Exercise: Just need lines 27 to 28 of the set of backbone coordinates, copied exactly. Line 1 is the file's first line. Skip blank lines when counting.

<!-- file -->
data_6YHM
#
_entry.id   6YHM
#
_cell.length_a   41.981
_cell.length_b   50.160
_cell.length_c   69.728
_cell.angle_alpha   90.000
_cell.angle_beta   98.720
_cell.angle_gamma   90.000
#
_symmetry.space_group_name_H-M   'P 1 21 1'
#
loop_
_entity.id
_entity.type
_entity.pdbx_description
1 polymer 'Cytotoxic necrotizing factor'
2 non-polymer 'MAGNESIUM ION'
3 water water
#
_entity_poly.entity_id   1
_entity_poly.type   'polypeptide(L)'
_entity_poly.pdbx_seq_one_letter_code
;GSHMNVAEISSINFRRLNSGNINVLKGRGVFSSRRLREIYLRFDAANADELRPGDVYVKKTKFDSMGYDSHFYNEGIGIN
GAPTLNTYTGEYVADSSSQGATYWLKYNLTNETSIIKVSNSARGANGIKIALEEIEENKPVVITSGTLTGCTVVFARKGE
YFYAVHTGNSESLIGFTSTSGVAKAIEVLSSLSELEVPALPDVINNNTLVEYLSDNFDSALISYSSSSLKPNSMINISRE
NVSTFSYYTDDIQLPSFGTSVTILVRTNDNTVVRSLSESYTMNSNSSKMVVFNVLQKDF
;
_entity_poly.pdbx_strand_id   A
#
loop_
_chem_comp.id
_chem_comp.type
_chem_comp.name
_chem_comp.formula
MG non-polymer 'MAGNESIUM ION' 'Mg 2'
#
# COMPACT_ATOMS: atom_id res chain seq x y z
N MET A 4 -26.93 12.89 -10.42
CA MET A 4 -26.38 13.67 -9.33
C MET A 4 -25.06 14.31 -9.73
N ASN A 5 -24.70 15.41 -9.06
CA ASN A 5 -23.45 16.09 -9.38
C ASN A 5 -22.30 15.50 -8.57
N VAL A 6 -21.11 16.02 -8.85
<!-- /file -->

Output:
YFYAVHTGNSESLIGFTSTSGVAKAIEVLSSLSELEVPALPDVINNNTLVEYLSDNFDSALISYSSSSLKPNSMINISRE
NVSTFSYYTDDIQLPSFGTSVTILVRTNDNTVVRSLSESYTMNSNSSKMVVFNVLQKDF